Antibodies include monoclonal antibodies, polyclonal antibodies, multispecific antibodies (e.g., bispecific antibodies), and antibody fragments, as long as they have antigen-binding activity. In an embodiment, antibodies and fragments thereof can be chimeric antibodies (see, e.g., U.S. Pat. No. 5,482,856), humanized antibodies (see, e.g., Jones et al., Nature 321:522 (1986); Reichmann et al., Nature 332:323 (1988)); Presta, Curr. Op. Struct. Biol. 2:593 (1992)), or human antibodies. Human antibodies can be made by, for example, direct immortalization, phage display, transgenic mice, or a Trimera methodology, see e.g., Reisener et al., Trends Biotechnol. 16:242-246 (1998).

Examples of antibody fragments include but are not limited to Fv, Fab, Fab′, Fab′-SH, F(ab′)2; diabodies; linear antibodies; single-chain antibody molecules (e.g. scFv); and multispecific antibodies formed from antibody fragments. Antibody fragments include antigen binding fragments either produced by the modification of whole antibodies or those synthesized de novo using recombinant DNA methodologies. See, e.g., Kontermann & Dubel (Ed), Antibody Engineering, Vols. 1-2, 2nd Ed., Springer Press, 2010).

In an embodiment, an antibody or specific binding fragment thereof that specifically binds HIV-1 Env protein, fragment thereof, HIV-1 Env trimeric complex, or portion thereof having one or more mutations described herein has a broader and higher neutralization activity to HIV-1 virus when compared to an antibody or fragment produced by induction with a wild-type (i.e., naturally occurring) HIV-1 Env protein, fragment thereof, HIV-1 Env trimeric complex, or portion thereof.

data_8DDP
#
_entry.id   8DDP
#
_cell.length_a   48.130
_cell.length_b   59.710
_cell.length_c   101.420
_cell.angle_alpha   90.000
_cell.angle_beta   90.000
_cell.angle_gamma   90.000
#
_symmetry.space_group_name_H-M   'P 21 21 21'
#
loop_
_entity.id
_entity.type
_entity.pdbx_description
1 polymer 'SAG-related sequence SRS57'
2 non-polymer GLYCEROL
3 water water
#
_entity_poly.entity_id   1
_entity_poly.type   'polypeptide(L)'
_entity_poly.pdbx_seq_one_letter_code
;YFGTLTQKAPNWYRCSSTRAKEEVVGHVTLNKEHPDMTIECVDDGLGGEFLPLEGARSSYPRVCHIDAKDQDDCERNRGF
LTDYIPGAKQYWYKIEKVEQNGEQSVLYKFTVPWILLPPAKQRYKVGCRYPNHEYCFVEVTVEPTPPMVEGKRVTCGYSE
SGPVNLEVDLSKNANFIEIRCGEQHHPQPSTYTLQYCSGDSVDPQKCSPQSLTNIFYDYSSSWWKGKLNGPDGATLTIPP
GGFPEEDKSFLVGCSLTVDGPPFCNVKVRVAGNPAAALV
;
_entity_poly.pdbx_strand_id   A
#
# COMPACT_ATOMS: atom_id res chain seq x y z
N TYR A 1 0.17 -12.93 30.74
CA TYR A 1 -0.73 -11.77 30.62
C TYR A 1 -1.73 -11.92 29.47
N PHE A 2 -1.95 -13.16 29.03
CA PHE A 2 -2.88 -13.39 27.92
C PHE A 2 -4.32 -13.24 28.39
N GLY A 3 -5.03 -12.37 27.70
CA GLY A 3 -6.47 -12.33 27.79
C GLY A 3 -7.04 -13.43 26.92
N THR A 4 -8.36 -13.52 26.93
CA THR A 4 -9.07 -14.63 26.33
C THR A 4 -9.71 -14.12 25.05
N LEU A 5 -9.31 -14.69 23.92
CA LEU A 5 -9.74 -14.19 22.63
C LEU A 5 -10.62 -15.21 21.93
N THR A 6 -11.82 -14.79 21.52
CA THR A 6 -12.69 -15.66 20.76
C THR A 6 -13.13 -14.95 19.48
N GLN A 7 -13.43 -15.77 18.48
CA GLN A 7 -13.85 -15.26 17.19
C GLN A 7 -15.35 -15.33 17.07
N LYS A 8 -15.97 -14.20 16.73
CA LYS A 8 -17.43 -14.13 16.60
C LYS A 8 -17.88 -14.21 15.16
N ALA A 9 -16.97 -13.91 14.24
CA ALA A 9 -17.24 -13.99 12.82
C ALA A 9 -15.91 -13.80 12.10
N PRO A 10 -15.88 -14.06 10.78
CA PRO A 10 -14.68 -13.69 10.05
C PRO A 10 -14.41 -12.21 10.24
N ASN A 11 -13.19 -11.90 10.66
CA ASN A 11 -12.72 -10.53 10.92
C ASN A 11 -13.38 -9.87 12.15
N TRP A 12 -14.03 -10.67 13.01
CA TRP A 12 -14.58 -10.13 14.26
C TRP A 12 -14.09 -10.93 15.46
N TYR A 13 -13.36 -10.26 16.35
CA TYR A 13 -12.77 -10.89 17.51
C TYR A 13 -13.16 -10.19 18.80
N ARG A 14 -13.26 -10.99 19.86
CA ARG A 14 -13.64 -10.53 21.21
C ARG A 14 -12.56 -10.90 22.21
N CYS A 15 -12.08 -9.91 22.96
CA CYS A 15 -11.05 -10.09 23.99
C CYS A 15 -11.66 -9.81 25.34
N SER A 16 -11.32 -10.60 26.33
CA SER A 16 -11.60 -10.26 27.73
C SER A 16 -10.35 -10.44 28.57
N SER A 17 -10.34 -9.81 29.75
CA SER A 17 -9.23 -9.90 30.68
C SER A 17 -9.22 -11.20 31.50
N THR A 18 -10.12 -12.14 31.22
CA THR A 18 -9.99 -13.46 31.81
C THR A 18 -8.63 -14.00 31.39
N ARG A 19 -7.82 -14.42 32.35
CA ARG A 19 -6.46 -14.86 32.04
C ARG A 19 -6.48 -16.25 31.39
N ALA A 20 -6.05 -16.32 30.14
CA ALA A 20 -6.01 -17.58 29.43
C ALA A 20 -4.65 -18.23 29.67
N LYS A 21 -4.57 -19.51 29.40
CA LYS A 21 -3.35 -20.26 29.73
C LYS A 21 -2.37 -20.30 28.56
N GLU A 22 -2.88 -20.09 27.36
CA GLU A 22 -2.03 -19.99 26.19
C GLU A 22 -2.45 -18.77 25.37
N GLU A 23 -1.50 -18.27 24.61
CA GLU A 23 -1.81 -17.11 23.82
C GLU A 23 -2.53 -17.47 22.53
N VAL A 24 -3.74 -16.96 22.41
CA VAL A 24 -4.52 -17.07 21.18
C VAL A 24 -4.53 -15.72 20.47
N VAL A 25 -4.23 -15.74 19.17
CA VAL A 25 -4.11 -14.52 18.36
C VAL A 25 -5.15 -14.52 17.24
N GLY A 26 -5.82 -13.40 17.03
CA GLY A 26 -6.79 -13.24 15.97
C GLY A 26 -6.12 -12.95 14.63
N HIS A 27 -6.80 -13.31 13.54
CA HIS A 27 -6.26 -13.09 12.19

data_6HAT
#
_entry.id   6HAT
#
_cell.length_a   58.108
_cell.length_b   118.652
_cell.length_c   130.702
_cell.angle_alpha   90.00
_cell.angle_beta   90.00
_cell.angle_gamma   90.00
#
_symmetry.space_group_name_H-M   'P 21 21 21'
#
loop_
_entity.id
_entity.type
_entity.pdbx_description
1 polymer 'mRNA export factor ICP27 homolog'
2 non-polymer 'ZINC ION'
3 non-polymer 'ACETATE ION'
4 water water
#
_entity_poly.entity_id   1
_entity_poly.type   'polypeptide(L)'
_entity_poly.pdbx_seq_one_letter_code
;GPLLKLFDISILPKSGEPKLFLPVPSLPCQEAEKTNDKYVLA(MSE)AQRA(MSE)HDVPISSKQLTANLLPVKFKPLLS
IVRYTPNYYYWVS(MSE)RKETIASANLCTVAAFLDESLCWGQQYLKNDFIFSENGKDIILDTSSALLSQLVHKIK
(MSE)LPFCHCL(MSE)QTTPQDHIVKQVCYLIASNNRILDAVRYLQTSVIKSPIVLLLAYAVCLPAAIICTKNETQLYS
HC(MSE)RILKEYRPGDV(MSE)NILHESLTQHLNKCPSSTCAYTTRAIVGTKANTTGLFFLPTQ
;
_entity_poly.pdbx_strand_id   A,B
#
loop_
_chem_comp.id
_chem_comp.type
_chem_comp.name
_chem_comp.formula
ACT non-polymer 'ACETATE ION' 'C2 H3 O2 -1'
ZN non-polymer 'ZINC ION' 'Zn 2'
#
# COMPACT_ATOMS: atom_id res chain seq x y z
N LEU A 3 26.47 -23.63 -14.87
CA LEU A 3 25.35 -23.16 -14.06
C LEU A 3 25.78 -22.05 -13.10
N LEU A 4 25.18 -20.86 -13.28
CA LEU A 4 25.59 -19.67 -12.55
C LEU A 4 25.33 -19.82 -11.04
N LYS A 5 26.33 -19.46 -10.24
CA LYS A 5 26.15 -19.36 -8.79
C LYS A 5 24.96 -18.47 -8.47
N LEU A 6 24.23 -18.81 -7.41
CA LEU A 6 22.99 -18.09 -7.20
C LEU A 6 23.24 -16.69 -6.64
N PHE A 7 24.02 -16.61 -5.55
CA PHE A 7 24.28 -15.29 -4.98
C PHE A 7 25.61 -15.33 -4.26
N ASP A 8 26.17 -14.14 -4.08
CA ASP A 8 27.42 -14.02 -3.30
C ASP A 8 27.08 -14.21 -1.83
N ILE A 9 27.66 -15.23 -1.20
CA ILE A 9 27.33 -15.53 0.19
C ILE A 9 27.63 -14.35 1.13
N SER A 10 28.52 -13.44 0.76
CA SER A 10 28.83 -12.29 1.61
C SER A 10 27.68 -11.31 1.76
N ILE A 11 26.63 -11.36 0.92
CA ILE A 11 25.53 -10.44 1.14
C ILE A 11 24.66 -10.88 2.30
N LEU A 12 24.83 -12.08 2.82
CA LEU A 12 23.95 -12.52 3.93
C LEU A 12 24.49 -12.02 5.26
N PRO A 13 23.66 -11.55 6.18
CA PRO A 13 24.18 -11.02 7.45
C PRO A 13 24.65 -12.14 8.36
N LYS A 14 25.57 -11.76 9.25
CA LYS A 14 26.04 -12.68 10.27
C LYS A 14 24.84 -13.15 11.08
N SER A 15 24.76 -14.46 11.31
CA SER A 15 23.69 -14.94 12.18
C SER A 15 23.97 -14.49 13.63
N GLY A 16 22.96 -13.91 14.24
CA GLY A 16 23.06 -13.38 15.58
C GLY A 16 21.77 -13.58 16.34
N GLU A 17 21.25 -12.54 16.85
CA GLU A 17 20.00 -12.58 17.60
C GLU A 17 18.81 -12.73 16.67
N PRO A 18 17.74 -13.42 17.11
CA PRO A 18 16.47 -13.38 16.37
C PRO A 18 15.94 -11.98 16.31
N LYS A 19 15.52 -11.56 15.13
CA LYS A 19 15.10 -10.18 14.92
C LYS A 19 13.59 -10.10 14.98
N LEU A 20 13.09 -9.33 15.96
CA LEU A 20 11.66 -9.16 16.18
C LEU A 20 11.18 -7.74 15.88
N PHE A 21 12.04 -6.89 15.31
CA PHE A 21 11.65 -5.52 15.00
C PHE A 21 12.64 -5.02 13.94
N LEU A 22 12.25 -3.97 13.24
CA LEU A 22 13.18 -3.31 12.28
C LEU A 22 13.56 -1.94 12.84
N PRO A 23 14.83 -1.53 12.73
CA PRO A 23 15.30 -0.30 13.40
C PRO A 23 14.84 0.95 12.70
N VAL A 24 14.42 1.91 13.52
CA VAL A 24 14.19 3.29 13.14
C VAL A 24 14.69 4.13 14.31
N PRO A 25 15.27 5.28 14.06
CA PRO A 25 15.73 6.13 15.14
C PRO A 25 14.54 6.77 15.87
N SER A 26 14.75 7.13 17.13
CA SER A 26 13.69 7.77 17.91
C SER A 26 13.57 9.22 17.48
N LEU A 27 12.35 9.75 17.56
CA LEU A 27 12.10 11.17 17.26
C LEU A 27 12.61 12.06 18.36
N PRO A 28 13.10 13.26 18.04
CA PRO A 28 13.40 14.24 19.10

An embodiment provides methods of identifying antibodies that specifically bind to HIV-1 Env proteins or HIV-1 Env trimeric complexes described herein. An effective amount of an immunogen is administered to B cells in an in vitro cell culture system to generate antibodies that neutralize HIV-1 virus. An effective amount is an amount that is sufficient to generate antibodies specific for HIV-1 Env protein, fragment thereof, HIV-1 trimeric complex, or fragment thereof. In an embodiment the HIV-1 virus is heterologous to the virus strain or subtype from which the immunogen was derived. That is, use of the immunogen can generate antibodies that specifically bind HIV-1 Env proteins and HIV-1 Env trimeric complexes from more than one clade. An immunogen can be an HIV-1 Env protein, fragment thereof, HIV-1 Env trimeric complex, or portion thereof described herein. An immunogen can also be a nucleic acid molecule, vector, host cell, or pharmaceutical composition described herein.

In an embodiment, antibodies neutralize HIV-1 or broadly neutralize HIV-1. Broadly neutralizing Abs (BnAbs) can neutralize infection of a large spectrum of genetically diverse HIV-1 viruses. BnAbs can reduce the infectious titer of HIV-1 by binding to and inhibiting the function of related HIV-1 Env antigens. Related HIV-1 Env antigens share at least about 85%, 90%, 95%, 96%, 97%, 98%, 99% or more sequence identity with an antigenic surface HIV-1 Env. In some embodiments, broadly neutralizing antibodies to HIV-1 Env are distinct from neutralizing antibodies to HIV-1 Env in that they neutralize with an ID50>40 a high percentage (e.g., about 50%, 60%, 70%, 80% or more) of the many types of HIV-1 in circulation. In an embodiment, a BnAb can neutralize the function of HIV-1 Env from more than one clade. Therefore, broadly neutralizing antibodies to HIV-1 Env are distinct from other antibodies to HIV-1 Env in that they neutralize a high percentage of the many types of HIV in circulation.

Examples of broadly neutralizing antibodies include b12 and VRC01, which bind to the CD4 binding site of gp120; 2F5 and 4E10, which bind to the membrane-proximal external region (MPER) of gp41; and PG9 and PG16, which bind to the V1V2 domains of the trimer. Other examples include PGT122 and 35022.